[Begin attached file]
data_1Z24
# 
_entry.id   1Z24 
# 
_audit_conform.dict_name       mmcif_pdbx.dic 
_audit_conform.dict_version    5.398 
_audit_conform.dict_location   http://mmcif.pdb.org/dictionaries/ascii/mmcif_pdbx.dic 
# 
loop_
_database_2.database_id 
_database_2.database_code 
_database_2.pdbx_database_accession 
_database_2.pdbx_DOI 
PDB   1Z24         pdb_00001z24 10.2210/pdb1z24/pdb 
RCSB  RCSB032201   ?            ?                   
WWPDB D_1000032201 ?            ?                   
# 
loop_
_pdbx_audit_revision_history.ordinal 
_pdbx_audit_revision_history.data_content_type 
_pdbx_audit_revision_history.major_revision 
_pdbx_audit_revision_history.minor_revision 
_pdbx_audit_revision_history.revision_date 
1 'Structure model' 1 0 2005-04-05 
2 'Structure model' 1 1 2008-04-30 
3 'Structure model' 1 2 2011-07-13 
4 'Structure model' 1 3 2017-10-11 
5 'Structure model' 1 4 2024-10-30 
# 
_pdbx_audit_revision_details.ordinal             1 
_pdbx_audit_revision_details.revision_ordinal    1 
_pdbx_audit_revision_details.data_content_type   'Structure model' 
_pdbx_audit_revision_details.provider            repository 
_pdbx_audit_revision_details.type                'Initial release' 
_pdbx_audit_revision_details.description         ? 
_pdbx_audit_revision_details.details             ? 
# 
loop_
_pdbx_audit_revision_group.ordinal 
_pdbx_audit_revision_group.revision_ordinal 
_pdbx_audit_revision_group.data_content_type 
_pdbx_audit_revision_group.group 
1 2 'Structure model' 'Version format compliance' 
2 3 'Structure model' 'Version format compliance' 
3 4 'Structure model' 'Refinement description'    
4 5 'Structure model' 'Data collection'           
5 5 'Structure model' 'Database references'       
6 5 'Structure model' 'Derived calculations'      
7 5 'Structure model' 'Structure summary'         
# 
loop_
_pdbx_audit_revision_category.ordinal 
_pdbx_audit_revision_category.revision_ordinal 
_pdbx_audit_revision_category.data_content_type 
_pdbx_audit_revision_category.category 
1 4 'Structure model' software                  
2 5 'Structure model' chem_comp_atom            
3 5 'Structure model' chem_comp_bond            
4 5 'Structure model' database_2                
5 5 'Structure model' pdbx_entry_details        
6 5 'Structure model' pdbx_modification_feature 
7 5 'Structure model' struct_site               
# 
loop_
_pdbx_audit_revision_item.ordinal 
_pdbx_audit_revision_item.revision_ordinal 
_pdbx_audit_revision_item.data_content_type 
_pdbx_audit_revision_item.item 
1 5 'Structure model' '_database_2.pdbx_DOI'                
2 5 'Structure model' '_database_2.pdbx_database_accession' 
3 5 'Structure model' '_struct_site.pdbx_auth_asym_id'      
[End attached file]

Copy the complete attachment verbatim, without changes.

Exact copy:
data_1Z24
# 
_entry.id   1Z24 
# 
_audit_conform.dict_name       mmcif_pdbx.dic 
_audit_conform.dict_version    5.398 
_audit_conform.dict_location   http://mmcif.pdb.org/dictionaries/ascii/mmcif_pdbx.dic 
# 
loop_
_database_2.database_id 
_database_2.database_code 
_database_2.pdbx_database_accession 
_database_2.pdbx_DOI 
PDB   1Z24         pdb_00001z24 10.2210/pdb1z24/pdb 
RCSB  RCSB032201   ?            ?                   
WWPDB D_1000032201 ?            ?                   
# 
loop_
_pdbx_audit_revision_history.ordinal 
_pdbx_audit_revision_history.data_content_type 
_pdbx_audit_revision_history.major_revision 
_pdbx_audit_revision_history.minor_revision 
_pdbx_audit_revision_history.revision_date 
1 'Structure model' 1 0 2005-04-05 
2 'Structure model' 1 1 2008-04-30 
3 'Structure model' 1 2 2011-07-13 
4 'Structure model' 1 3 2017-10-11 
5 'Structure model' 1 4 2024-10-30 
# 
_pdbx_audit_revision_details.ordinal             1 
_pdbx_audit_revision_details.revision_ordinal    1 
_pdbx_audit_revision_details.data_content_type   'Structure model' 
_pdbx_audit_revision_details.provider            repository 
_pdbx_audit_revision_details.type                'Initial release' 
_pdbx_audit_revision_details.description         ? 
_pdbx_audit_revision_details.details             ? 
# 
loop_
_pdbx_audit_revision_group.ordinal 
_pdbx_audit_revision_group.revision_ordinal 
_pdbx_audit_revision_group.data_content_type 
_pdbx_audit_revision_group.group 
1 2 'Structure model' 'Version format compliance' 
2 3 'Structure model' 'Version format compliance' 
3 4 'Structure model' 'Refinement description'    
4 5 'Structure model' 'Data collection'           
5 5 'Structure model' 'Database references'       
6 5 'Structure model' 'Derived calculations'      
7 5 'Structure model' 'Structure summary'         
# 
loop_
_pdbx_audit_revision_category.ordinal 
_pdbx_audit_revision_category.revision_ordinal 
_pdbx_audit_revision_category.data_content_type 
_pdbx_audit_revision_category.category 
1 4 'Structure model' software                  
2 5 'Structure model' chem_comp_atom            
3 5 'Structure model' chem_comp_bond            
4 5 'Structure model' database_2                
5 5 'Structure model' pdbx_entry_details        
6 5 'Structure model' pdbx_modification_feature 
7 5 'Structure model' struct_site               
# 
loop_
_pdbx_audit_revision_item.ordinal 
_pdbx_audit_revision_item.revision_ordinal 
_pdbx_audit_revision_item.data_content_type 
_pdbx_audit_revision_item.item 
1 5 'Structure model' '_database_2.pdbx_DOI'                
2 5 'Structure model' '_database_2.pdbx_database_accession' 
3 5 'Structure model' '_struct_site.pdbx_auth_asym_id'      